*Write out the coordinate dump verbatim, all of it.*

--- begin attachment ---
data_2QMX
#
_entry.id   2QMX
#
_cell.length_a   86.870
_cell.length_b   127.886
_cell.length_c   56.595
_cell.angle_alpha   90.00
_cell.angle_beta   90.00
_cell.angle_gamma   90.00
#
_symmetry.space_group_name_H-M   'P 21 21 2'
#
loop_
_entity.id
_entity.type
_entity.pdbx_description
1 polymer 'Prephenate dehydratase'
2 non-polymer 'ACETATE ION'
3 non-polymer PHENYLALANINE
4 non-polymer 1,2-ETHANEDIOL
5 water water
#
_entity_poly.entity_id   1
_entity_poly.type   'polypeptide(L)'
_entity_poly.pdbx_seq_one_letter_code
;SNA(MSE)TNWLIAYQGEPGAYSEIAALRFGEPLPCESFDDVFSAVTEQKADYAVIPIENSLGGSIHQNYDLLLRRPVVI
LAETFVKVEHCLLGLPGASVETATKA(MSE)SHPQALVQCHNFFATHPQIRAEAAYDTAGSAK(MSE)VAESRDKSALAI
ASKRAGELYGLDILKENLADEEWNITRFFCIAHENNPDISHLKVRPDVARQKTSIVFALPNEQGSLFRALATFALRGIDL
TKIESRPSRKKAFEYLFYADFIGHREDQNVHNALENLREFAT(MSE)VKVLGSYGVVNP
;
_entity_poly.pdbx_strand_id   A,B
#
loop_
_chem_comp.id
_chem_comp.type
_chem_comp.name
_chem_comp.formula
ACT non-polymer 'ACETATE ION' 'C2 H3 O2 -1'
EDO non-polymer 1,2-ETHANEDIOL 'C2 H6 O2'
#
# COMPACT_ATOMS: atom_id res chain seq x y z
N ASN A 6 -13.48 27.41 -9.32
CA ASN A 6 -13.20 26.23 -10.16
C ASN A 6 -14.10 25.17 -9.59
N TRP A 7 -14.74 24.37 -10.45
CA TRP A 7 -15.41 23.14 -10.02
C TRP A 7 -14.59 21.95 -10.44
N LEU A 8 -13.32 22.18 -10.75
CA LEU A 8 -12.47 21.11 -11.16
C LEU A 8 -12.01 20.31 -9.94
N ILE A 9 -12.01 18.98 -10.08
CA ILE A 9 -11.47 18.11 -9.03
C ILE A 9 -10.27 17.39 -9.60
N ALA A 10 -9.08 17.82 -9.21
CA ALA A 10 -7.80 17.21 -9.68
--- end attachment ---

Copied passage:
data_2QMX
#
_entry.id   2QMX
#
_cell.length_a   86.870
_cell.length_b   127.886
_cell.length_c   56.595
_cell.angle_alpha   90.00
_cell.angle_beta   90.00
_cell.angle_gamma   90.00
#
_symmetry.space_group_name_H-M   'P 21 21 2'
#
loop_
_entity.id
_entity.type
_entity.pdbx_description
1 polymer 'Prephenate dehydratase'
2 non-polymer 'ACETATE ION'
3 non-polymer PHENYLALANINE
4 non-polymer 1,2-ETHANEDIOL
5 water water
#
_entity_poly.entity_id   1
_entity_poly.type   'polypeptide(L)'
_entity_poly.pdbx_seq_one_letter_code
;SNA(MSE)TNWLIAYQGEPGAYSEIAALRFGEPLPCESFDDVFSAVTEQKADYAVIPIENSLGGSIHQNYDLLLRRPVVI
LAETFVKVEHCLLGLPGASVETATKA(MSE)SHPQALVQCHNFFATHPQIRAEAAYDTAGSAK(MSE)VAESRDKSALAI
ASKRAGELYGLDILKENLADEEWNITRFFCIAHENNPDISHLKVRPDVARQKTSIVFALPNEQGSLFRALATFALRGIDL
TKIESRPSRKKAFEYLFYADFIGHREDQNVHNALENLREFAT(MSE)VKVLGSYGVVNP
;
_entity_poly.pdbx_strand_id   A,B
#
loop_
_chem_comp.id
_chem_comp.type
_chem_comp.name
_chem_comp.formula
ACT non-polymer 'ACETATE ION' 'C2 H3 O2 -1'
EDO non-polymer 1,2-ETHANEDIOL 'C2 H6 O2'
#
# COMPACT_ATOMS: atom_id res chain seq x y z
N ASN A 6 -13.48 27.41 -9.32
CA ASN A 6 -13.20 26.23 -10.16
C ASN A 6 -14.10 25.17 -9.59
N TRP A 7 -14.74 24.37 -10.45
CA TRP A 7 -15.41 23.14 -10.02
C TRP A 7 -14.59 21.95 -10.44
N LEU A 8 -13.32 22.18 -10.75
CA LEU A 8 -12.47 21.11 -11.16
C LEU A 8 -12.01 20.31 -9.94
N ILE A 9 -12.01 18.98 -10.08
CA ILE A 9 -11.47 18.11 -9.03
C ILE A 9 -10.27 17.39 -9.60
N ALA A 10 -9.08 17.82 -9.21
CA ALA A 10 -7.80 17.21 -9.68